Reprinted from Memoirs of a Minor Deity with the permission of the author
By David Turner

The first, and only, time I made a Covenant with any people, it was with the Kozinsuki, who once roamed the entire western coast of the continent. In fact, although I signed the Covenant, I didn't negotiate it, and I'm not sure even now that I fully understand all of its wrinkles.

Udzh, the leader of the Kozinsuki, was an American Alexander the Great long before either Alexander the Great or America. He was educated by the greatest minds of his time in logic, rhetoric, and military tactics. His whole upbringing had prepared him for a life of greatness, and I had been watching him hopefully since his youth. By the time he was eighteen, he had conquered what is now Arizona. Alas that at this critical juncture, Udzh came down with a vicious stomach virus. For a week he was afflicted with horrible stomach pains, and he vomited so much blood that he nearly died from dehydration. When he was cured, he spoke to his witch doctors and demanded that they prevent this sickness from ever afflicting anyone again.

For three weeks, the witch doctors prayed and chanted, and before I knew what was happening, I had received an order from my government's Mortal Relations Board (for even gods have governments) that I should negotiate a Covenant with the Kozinsuki about this stomach flu. At first, I laughed. They were voluntary worshipers -- if they didn't like the deal I was giving them, they could go find another god to make them a Chosen People.

But the Board insisted. Udzh's military victories had made him so arrogant that I couldn't bear to talk to him, so I appointed the chief Kozinsuki witch doctor to negotiate on my behalf. I had granted this witch doctor a vision every year since he was six, so he truly believed in my power. He was afraid to negotiate on my behalf, concerned as he was that he might make a deal I couldn't agree to. I assured him that I trusted his understanding of my views.

witch doctor with tablets Illustration by Heather Jones

Five years later, he came back with a train of donkeys carting six hundred massive stone tablets, painstakingly engraved with a Covenant, each marked with the sigil of Udzh (who, by this time, had taken the areas now called Nevada and Washington). I thought six hundred stone tablets was rather a lot for a little agreement about a stomach flu, but the first sentence explained everything to my satisfaction: "throughout the entirety of this Agreement the masculine shall embrace the feminine and the singular shall become the plural." I signed it without reading further; gods don't have time to read everything that passes over their desks, after all. This turned out to be a mistake that cost me, and the Kozinsuki, greatly.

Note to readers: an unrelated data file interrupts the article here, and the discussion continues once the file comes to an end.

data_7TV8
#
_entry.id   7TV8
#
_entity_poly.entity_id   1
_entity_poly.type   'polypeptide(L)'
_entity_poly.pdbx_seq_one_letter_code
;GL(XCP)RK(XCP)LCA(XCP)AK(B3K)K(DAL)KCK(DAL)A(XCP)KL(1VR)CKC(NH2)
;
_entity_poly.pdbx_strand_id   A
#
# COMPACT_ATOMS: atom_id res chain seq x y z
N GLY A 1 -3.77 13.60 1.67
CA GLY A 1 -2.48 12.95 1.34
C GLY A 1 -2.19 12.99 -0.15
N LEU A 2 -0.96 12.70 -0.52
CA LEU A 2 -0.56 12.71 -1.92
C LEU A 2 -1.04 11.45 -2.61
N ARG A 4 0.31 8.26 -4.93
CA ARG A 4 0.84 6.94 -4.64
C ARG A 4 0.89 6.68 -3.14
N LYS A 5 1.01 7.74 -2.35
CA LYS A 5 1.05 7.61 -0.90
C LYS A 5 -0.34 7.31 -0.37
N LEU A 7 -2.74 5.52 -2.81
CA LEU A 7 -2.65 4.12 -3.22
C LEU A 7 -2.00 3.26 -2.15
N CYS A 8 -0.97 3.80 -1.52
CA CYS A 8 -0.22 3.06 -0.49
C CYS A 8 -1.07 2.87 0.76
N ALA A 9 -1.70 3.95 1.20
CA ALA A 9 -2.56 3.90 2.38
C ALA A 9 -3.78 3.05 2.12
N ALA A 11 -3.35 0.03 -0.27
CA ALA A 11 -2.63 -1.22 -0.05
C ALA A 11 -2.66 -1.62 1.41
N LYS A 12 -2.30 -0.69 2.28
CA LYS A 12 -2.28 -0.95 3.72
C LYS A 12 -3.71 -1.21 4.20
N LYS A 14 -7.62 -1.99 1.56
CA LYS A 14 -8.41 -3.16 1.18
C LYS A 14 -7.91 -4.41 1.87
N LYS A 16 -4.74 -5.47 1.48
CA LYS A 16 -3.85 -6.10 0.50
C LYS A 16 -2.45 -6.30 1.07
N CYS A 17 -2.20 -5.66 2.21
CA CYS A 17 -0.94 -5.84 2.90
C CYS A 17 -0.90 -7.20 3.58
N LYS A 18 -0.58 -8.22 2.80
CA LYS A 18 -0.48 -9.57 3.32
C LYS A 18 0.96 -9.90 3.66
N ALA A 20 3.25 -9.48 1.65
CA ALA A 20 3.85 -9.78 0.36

For in this contract, I was obligated to provide benefits the likes of which no other people have ever known, and nor have any known them since. Not only were the Kozinsuki to be protected from this particularly heinous stomach condition, but also from most other diseases, from wild beasts, and from earthquakes and floods. Additionally, I had to keep the ungrateful wretches well fed. All of this pampering left them spoiled and decadent, and within a few decades, their worship shrank to a mere vestige, only enough to formally fill the letter, though not the spirit, of the Covenant. The elaborate ritual headgear of the early years shrank, shedding feathers and fronds until it finally devolved into a rough leather skullcap. I was exhausted from the effort of holding the San Andreas Fault together and regulating the weather of a whole coastline. I hadn't been out drinking in years, and my friends had almost forgotten me.

Soon the Akitara, a tribe from the east, grew to envy the Kozinsuki. The Akitara took advantage of their dissolute defenses to launch ever more daring raids, finally killing the last of the Kozinsuki in the contract's hundredth year. Released from the terms of the contract, I went to a pub to celebrate and to mourn the loss of my first Chosen People over several pints of a malty nectar. I don't fault the witch doctor for negotiating the Covenant (although I did torment him with insects until he threw himself off a cliff). I should have sent him a higher class of visions. But I've resolved never to make another Covenant. Let the Mortal Relations Board do their worst!

Copyright 2003, David Turner